# Is there a generalized method to get the input with the given output and the impulse response?

$$y(t)=y(t+12), y(t) = x(t) \ast h(t)$$ The continuous time signal output $$y(t)$$ is a periodic square wave, 50% duty cycle pulse.

The impulse response is a box function.($$A = 1, T = 2$$) By using Fourier series and Fourier transform, I thought I can guess the input $$x(t)$$, assuming the input is also periodic with the period 12 as well.

$$w_0=\frac{2\pi}{12}\\ x(t) = x(t+12) = \sum_{k=-\infty}^{\infty} a_k e^{jkw_0t}, a_0 = \frac{1}{T} \int_{0}^{T} x(t)dt, a_k = \frac{1}{T}\int_{-\frac{T}{2}}^{\frac{T}{2}} x(t) e^{-jkw_0t}dt \\ y(t) = y(t+12) = \sum_{k=-\infty}^{\infty} b_k e^{jkw_0t}, b_0 = \frac{1}{T} \int_{0}^{T} y(t)dt, b_k = \frac{1}{T}\int_{-\frac{T}{2}}^{\frac{T}{2}} y(t) e^{-jkw_0t}dt \\$$

By using the Fourier transform, $$X(jw) = 2\pi \sum_{k=-\infty}^{\infty} a_k \delta (w-kw_0)\\ Y(jw) = 2\pi \sum_{k=-\infty}^{\infty} b_k \delta (w-kw_0)\\ H(jw)=2sinc(w) \\ X(jw) = Y(jw)/H(jw)$$

I was stuck at this point; I thought I can write an equation about these coefficients, but the sinc function was a hassle for me.

• How should I write an equation which is related to $$a_k, b_k$$?
• Also, in order to guess the input, do I have to use the Fourier Transform like this? Or is there a characteristic of the convolution for periodic/box functions?

I wasn't sure whether my approach was correct to find inputs with the given output and the impulse response. Thanks for your time.

• i corrected the other post, but David, you should know that $w$ is not $\omega$. – robert bristow-johnson May 30 '19 at 1:40

The output signal of an LTI system is periodic only if its input signal is periodic as well, your reasoning was right. Now, a signal periodic with a certain period $$T_p$$ has a line spectrum, i.e., it only contains frequency contents at $$n f_0$$, $$n \in \mathbb{Z}$$ where $$f_0 = \frac{1}{T_p}$$. What it basically means is that your input only excites these frequencies so that to obtain the input output relation, it only matters how the LTI system responds to these particular frequencies. You can therefore consider the impulse response of your LTI system periodic as well, it changes nothing.

That said, you can express the input-output relation entirely using Fourier series. If your input signal $$x(t)$$ has Fourier coefficients $$C_{x}[\mu]$$, your output signal $$y(t)$$ has Fourier coefficients $$C_{y}[\mu]$$ and your system is characterized by an impulse response $$g(t)$$ with Fourier coefficients $$C_g[\mu]$$ then, the input output relation is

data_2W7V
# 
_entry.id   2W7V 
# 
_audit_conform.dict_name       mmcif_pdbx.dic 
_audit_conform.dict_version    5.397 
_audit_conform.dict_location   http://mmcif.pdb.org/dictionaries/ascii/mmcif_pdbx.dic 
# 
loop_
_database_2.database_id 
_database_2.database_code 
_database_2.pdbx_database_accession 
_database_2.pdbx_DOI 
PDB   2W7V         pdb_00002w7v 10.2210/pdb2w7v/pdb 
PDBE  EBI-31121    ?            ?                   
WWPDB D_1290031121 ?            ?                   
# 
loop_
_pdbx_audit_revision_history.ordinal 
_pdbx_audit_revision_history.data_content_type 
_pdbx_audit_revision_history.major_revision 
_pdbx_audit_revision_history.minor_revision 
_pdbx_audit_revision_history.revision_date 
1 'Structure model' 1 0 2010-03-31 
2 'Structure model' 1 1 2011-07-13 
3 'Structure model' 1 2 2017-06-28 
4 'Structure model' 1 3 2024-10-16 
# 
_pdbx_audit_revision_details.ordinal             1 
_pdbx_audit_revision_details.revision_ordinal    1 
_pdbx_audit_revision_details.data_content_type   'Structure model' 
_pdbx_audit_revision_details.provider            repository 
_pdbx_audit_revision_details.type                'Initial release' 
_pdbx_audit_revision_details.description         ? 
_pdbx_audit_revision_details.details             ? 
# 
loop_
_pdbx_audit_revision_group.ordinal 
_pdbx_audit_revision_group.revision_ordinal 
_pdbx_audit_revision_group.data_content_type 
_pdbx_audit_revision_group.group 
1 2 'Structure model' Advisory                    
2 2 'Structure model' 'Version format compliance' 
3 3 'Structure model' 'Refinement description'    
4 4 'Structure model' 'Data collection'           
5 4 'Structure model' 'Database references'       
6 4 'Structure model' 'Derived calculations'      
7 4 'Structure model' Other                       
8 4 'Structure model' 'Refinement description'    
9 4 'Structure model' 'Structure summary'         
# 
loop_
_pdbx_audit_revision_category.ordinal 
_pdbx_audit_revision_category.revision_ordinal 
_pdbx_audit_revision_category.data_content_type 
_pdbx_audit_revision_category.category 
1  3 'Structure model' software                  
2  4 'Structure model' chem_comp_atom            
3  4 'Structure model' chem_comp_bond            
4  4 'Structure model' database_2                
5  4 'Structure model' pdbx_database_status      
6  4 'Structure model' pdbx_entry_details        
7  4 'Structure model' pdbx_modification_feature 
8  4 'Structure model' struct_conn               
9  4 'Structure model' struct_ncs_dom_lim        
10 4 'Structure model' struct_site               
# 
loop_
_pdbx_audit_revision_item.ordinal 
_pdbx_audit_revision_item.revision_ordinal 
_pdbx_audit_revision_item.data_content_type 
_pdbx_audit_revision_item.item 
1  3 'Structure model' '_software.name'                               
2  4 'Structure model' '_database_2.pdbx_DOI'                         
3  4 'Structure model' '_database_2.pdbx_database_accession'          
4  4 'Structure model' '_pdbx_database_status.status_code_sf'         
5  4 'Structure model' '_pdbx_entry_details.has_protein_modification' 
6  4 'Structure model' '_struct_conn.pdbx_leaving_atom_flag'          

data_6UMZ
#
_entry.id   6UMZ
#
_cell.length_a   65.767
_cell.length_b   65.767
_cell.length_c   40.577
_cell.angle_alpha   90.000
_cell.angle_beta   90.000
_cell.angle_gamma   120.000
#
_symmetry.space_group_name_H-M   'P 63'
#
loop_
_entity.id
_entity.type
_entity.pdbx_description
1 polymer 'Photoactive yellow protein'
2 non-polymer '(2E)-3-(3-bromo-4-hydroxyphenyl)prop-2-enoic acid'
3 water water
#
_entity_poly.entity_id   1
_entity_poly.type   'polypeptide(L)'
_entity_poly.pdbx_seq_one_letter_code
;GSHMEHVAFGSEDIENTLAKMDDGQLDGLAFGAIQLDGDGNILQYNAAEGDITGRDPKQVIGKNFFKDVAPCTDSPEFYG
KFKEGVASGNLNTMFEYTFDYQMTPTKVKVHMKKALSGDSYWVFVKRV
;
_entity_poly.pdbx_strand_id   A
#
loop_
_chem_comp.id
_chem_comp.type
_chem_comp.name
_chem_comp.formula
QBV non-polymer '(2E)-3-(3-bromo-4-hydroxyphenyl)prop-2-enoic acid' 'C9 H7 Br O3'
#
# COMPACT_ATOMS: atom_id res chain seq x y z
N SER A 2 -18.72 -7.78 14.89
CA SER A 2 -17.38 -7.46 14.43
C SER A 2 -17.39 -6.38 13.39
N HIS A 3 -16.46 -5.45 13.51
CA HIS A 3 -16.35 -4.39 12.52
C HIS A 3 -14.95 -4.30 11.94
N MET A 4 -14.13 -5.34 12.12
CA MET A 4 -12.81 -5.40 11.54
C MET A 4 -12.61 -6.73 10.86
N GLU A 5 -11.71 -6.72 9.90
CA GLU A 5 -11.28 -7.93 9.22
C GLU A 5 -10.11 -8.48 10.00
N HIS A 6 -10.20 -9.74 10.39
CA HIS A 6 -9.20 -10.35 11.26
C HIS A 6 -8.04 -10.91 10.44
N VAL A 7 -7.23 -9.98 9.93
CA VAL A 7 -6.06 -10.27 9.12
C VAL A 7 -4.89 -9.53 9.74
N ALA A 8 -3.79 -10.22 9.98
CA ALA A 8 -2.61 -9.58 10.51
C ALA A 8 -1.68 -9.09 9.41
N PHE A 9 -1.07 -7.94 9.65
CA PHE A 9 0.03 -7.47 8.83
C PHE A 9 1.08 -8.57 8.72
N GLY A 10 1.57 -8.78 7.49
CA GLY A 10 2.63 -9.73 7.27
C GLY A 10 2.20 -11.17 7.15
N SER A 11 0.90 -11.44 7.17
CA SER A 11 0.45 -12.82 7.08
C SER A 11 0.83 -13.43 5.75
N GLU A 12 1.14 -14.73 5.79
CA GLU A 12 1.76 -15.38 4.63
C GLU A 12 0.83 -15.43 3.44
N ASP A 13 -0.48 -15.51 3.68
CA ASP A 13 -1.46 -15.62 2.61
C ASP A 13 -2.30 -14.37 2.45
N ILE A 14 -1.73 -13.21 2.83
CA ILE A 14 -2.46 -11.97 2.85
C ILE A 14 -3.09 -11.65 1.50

$$y(t) = x(t) * g(t) \quad \Leftrightarrow \quad C_y[\mu] = C_g[\mu] \cdot C_x[\mu],$$

where * represents circular convolution. Therefore, if you are given $$y(t)$$ and $$g(t)$$, you can find $$x(t)$$ via:

• Obtaining the Fourier coefficients $$C_y[\mu]$$ of $$y(t)$$
• Obtaining the Fourier coefficients $$C_g[\mu]$$ of the (periodified) $$g(t)$$
• Obtaining the Fourier coefficients $$C_x[\mu] = C_y[\mu]/C_g[\mu]$$
• Finding $$x(t)$$ via its Fourier series expansion using $$C_x[\mu]$$.

Let me elaborate shortly on the difference between Fourier transforms and Fourier series: The Fourier transform takes a continuous time signal $$g(t)$$ and returns its amplitude density $$G(\omega)$$ for every $$\omega$$. You find it via $$G(\omega) = \int_{-\infty}^\infty g(t) {\rm e}^{-\jmath \omega t} {\rm d}t.$$ On the other hand, the Fourier series is defined for periodic functions only. It takes a periodic time signal and returns coefficients belonging to the integer multiples of its base frequency. You find the Fourier coefficients via $$C_g[\mu] = \frac{1}{t_p} \int_{t_p} g(t) {\rm e}^{-\jmath 2\pi \mu t/t_p} {\rm d}t.$$ if $$g(t)$$ is $$t_p$$ periodic. These two definitions may look very similar. Besides normalization it may seem that $$C_g[\mu]$$ is the same as $$G(\omega)$$ at $$\omega = \mu \cdot \frac{2\pi}{t_p}$$. However, this is only true if $$g(t)$$ is either actually periodic or at least time-limited to the interval $$t_p$$ you are considering (which is true in your case!) since in this case, periodifying it does not change it at all. If it is not limited to $$t_p$$, the Fourier series integral limited to the interval $$t_p$$ would truncate the function which would lead to wrong results. Therefore, one would have to periodify $$g(t)$$ first in this case to get correct results.

• Wow, thanks! Is the meaning of periodified 𝑔(𝑡)'s coefficient equivalent to the Fourier transform result? How can I make my non-periodic impulse response to a periodic function? Also, can I ask the reason why "impulse response of your LTI system periodic as well"? – David Lee May 29 '19 at 8:59